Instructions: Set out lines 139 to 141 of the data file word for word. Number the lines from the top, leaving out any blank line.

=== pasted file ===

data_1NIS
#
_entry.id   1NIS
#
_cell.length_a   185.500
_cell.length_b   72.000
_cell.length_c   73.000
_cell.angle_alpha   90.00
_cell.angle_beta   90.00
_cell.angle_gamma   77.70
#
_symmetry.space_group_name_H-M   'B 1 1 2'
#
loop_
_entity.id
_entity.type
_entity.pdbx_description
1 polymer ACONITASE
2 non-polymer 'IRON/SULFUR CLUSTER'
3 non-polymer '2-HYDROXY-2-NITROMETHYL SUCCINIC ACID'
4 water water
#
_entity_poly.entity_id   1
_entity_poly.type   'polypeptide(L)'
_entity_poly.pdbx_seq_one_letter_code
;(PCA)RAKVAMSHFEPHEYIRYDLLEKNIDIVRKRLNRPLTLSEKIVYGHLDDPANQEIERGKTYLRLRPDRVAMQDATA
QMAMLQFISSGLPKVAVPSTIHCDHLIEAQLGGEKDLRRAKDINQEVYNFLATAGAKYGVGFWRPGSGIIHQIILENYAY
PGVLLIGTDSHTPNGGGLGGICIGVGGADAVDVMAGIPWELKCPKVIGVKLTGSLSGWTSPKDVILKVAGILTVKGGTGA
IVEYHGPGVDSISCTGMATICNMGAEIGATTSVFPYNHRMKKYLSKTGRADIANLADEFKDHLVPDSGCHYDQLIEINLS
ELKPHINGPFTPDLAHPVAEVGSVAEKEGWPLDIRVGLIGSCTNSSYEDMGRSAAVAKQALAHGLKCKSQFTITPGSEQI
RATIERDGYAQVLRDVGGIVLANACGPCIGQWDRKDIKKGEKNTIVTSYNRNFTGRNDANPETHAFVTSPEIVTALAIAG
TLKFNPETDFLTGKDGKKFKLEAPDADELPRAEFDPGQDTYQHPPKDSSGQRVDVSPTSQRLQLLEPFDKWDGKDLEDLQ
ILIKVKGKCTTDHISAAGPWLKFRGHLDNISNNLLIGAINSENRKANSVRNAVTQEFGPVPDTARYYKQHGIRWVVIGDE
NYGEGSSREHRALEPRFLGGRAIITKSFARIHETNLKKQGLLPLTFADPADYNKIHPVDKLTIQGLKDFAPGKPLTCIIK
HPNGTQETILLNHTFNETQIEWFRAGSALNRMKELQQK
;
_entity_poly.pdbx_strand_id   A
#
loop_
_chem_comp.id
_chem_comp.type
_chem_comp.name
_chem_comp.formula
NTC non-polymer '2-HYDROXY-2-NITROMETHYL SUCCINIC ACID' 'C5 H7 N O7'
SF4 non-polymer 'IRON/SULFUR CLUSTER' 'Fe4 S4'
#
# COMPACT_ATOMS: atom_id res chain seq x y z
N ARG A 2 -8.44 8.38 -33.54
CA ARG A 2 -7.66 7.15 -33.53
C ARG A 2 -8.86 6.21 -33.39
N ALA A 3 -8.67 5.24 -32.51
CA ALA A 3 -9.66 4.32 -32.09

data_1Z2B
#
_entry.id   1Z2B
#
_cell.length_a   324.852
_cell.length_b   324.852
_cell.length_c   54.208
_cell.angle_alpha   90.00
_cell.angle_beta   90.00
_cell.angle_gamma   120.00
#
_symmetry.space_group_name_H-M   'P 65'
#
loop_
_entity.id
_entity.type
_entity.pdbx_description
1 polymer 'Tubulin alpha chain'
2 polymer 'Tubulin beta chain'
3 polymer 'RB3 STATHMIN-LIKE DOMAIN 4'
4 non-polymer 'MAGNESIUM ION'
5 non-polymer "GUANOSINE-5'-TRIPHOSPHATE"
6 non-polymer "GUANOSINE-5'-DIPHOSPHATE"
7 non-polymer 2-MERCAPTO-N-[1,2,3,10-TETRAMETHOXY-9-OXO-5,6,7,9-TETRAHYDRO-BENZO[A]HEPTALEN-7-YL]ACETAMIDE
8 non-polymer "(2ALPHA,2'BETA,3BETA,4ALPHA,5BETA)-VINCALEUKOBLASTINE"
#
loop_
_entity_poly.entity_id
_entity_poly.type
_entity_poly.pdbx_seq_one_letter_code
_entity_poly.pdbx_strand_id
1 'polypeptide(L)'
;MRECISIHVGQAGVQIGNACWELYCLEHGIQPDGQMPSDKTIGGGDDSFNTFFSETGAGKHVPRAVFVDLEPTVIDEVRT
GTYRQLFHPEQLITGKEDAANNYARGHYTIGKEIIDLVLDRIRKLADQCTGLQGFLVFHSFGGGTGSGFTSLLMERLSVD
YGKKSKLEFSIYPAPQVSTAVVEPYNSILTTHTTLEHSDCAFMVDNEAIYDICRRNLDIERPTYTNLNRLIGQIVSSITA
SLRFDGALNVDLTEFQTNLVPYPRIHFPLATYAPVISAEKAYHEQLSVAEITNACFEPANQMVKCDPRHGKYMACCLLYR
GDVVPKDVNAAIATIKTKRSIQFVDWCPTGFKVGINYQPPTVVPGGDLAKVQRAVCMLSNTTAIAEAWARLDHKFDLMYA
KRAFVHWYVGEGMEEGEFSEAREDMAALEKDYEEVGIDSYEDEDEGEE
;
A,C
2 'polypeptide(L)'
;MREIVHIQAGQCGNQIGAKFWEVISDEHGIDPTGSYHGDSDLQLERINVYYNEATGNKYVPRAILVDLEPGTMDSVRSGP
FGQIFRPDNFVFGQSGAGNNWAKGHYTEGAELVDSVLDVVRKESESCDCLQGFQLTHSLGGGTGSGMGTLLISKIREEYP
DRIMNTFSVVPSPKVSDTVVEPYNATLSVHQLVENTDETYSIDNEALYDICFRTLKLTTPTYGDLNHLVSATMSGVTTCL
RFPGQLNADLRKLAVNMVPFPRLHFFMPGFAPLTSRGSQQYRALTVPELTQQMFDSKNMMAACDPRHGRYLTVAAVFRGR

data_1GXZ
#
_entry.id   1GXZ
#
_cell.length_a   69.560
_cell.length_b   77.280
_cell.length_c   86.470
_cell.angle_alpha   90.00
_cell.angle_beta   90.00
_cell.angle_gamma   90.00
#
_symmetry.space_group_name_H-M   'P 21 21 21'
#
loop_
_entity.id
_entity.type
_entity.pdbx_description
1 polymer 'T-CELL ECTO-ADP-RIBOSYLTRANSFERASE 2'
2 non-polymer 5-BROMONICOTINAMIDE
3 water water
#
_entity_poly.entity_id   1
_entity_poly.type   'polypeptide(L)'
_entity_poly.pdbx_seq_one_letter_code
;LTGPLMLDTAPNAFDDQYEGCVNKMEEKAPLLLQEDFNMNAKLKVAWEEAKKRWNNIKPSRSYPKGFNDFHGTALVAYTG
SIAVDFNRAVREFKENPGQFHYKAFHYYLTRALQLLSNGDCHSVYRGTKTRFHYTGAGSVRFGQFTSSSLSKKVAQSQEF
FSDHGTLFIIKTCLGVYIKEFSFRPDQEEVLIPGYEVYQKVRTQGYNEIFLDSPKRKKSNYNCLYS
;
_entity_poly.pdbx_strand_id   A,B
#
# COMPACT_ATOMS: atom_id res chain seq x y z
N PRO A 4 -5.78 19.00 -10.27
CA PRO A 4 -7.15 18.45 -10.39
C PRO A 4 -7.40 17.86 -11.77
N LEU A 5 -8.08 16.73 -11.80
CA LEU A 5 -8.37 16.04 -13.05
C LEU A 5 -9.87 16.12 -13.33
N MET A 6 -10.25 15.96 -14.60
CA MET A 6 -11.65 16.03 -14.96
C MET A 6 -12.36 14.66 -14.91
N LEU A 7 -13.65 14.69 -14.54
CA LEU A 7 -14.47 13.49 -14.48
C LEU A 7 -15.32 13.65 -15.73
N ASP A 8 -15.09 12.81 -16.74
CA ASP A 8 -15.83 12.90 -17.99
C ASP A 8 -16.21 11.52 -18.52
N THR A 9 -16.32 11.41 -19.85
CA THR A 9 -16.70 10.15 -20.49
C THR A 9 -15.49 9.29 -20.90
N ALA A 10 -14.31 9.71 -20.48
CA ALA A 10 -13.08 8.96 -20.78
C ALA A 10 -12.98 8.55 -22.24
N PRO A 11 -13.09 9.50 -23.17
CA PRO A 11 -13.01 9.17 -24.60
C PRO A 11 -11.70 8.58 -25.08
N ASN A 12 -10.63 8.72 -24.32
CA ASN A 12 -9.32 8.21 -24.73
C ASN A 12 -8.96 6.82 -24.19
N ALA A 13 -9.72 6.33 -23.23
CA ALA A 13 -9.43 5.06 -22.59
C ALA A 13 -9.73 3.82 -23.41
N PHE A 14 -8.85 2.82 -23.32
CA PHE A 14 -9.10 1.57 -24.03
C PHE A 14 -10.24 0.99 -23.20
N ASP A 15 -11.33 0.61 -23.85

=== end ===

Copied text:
CA LEU A 7 -14.47 13.49 -14.48
C LEU A 7 -15.32 13.65 -15.73
N ASP A 8 -15.09 12.81 -16.74